Today was my first experience with “early” voting – I have always voted in person on Election Day. Those who have been here way too long may remember that into 2012, the city of Chicago threw my vote away (probably). Having registered at the DMV with “motor voter”, the DMV had my correct address – however the Chicago Board of elections omitted the apartment number and the fine Postal Service automatically returned any mail that was missing the apartment number. Curiously, I did get the mail telling me that my mailing address was invalid. The result was I had to vote on a provisional ballot, after I called Springfield to raise holy hell with the state board of elections. But given that Chicago and the demeanor of the voting precinct staff, I’m confident it went straight to the dumpster, probably replaced by some ballot from a dead person.
So if you have not have the experience, here’s what it was like today. I could have requested an absentee ballot, they also have a provision for for voting from your car if you have trouble walking (which would have been a good choice for me). My research paid off – I arrived at 12:45 PM – after the lunch rush but before the afternoon rush. There were only about five people in front of me in line. At 1 PM, the line was back to 20 people.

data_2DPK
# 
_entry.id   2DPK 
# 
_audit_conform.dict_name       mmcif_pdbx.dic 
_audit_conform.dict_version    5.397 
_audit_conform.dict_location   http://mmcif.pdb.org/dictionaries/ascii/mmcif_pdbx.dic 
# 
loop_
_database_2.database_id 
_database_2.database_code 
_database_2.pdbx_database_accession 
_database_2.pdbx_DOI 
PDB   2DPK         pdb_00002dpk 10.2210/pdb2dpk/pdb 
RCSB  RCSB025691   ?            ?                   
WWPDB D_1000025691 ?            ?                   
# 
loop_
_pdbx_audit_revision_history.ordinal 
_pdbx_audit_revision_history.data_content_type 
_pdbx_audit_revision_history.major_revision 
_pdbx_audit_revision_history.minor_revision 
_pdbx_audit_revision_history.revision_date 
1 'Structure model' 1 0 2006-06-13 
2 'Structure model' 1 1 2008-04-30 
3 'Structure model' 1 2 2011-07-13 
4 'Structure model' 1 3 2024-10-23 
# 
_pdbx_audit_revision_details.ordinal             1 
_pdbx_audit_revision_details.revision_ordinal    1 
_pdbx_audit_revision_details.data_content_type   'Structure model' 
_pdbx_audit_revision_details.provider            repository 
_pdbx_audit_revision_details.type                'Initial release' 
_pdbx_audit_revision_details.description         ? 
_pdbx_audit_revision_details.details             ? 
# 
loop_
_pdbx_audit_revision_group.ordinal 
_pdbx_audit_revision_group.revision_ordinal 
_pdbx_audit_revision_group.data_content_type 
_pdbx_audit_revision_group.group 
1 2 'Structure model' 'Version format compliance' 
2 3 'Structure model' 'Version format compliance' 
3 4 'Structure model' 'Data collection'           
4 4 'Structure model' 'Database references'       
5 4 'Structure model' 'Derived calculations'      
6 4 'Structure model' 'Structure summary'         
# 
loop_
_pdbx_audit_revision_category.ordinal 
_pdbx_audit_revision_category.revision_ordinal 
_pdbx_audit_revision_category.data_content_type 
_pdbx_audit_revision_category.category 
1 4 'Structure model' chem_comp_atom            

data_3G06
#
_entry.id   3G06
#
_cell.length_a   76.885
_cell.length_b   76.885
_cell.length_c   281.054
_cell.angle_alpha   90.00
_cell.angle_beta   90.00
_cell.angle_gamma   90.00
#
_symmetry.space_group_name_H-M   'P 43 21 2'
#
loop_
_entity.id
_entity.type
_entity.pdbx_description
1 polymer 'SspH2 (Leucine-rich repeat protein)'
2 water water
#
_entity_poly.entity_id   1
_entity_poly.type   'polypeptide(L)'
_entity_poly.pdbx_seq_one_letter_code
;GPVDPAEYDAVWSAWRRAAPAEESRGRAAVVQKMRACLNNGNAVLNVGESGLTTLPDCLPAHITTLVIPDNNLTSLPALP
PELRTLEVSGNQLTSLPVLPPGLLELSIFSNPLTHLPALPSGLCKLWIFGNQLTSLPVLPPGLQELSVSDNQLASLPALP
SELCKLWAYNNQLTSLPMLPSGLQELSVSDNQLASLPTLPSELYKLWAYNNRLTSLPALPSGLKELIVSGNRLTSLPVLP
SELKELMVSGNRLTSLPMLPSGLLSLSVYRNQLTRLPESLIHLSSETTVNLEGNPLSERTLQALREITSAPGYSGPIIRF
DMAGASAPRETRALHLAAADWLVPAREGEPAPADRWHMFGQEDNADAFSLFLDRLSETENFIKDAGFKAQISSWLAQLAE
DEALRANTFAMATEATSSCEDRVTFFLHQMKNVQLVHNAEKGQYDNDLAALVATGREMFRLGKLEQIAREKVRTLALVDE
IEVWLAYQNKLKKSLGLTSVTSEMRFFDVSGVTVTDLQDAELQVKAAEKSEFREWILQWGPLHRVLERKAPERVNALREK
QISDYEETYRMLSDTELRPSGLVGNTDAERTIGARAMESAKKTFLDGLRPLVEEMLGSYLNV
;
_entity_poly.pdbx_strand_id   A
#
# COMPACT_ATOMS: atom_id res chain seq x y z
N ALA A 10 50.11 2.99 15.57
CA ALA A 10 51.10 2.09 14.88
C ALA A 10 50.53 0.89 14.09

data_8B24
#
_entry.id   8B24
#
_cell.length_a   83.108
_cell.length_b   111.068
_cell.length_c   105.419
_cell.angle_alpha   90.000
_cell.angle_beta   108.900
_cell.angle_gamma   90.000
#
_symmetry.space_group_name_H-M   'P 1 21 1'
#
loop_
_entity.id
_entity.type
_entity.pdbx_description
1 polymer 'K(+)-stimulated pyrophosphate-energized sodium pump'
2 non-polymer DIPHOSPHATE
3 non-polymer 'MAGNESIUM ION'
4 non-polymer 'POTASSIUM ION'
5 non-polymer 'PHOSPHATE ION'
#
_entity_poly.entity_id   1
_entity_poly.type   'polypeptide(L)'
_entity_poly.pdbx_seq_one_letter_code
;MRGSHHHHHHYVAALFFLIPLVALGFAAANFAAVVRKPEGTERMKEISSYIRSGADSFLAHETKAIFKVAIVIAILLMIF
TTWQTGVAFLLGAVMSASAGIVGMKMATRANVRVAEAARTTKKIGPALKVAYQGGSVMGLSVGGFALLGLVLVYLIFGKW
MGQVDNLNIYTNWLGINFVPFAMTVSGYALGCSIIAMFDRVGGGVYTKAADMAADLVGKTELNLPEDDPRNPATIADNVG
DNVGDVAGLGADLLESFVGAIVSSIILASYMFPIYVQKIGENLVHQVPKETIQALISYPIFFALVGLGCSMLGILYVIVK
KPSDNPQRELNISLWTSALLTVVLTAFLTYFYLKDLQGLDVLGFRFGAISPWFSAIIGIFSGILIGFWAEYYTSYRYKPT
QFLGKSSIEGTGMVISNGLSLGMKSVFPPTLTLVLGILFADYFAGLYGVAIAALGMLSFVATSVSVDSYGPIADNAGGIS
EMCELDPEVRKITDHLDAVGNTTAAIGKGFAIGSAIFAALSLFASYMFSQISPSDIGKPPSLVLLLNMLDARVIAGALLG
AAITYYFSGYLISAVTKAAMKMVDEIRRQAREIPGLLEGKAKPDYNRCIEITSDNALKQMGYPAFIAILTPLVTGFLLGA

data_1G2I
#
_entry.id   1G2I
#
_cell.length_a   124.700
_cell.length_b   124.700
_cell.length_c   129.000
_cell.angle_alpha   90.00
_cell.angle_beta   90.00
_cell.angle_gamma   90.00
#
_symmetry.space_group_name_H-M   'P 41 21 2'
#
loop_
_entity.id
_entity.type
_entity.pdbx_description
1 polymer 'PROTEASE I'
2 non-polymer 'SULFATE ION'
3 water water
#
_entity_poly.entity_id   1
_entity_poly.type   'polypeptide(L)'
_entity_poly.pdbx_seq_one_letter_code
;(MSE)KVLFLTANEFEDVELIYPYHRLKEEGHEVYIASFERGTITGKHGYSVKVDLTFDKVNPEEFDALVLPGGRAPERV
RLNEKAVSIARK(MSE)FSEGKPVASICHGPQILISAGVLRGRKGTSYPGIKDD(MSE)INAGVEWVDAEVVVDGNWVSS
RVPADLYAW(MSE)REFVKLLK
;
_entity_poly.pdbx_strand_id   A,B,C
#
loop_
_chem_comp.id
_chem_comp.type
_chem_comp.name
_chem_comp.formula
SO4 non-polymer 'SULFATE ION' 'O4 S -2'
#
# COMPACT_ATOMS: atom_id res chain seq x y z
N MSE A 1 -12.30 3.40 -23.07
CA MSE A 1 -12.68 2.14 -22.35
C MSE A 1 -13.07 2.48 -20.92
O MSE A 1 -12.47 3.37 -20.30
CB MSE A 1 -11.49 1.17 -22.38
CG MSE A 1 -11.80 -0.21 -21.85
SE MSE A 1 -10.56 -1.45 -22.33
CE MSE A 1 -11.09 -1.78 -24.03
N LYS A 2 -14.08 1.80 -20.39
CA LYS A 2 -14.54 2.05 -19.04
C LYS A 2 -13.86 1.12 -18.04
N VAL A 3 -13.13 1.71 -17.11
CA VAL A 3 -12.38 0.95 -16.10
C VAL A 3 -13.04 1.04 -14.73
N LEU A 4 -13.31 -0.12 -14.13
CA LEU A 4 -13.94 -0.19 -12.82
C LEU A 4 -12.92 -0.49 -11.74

As I discovered this morning, this library is actually closed for renovation for the next year. They are spending $8 million in bond money to add 2000 ft.² and a snack bar. The voting occurred in the lobby, such as it is.
Because this is countywide and not precinct based, I was pointed to a man with a laptop sitting at a table – he asked for my name; I gave him my name and my address, then he asked me for my address. Since the federal judge decided the state cannot ask for ID, that was it. We were on the honor system. He printed off a small label about 2 x 3″ that had my name and address, and he asked me to check to make sure that really was me. After I agreed, the label was attached to the ballot card, which most importantly said which version of the ballot I should get.
Once that was completed, they pointed me towards the voting machine area. Since there are probably 150 different versions of the ballot depending on the judges, House District, etc. they had to punch in my special ballot version number so that I would be given the correct choices. As I pressed each button, a printer which I could see showed my selection. After going through all of the pages and verifying my choices, I pressed “make it so!” And the printer spewed out barcodes, the 2016 equivalent of 80 column Hollerith punchcards with hanging chads. Did the barcode match what I actually chose? No idea. I guess I just have to trust something. So in theory they could run the paper tape through and recount the votes.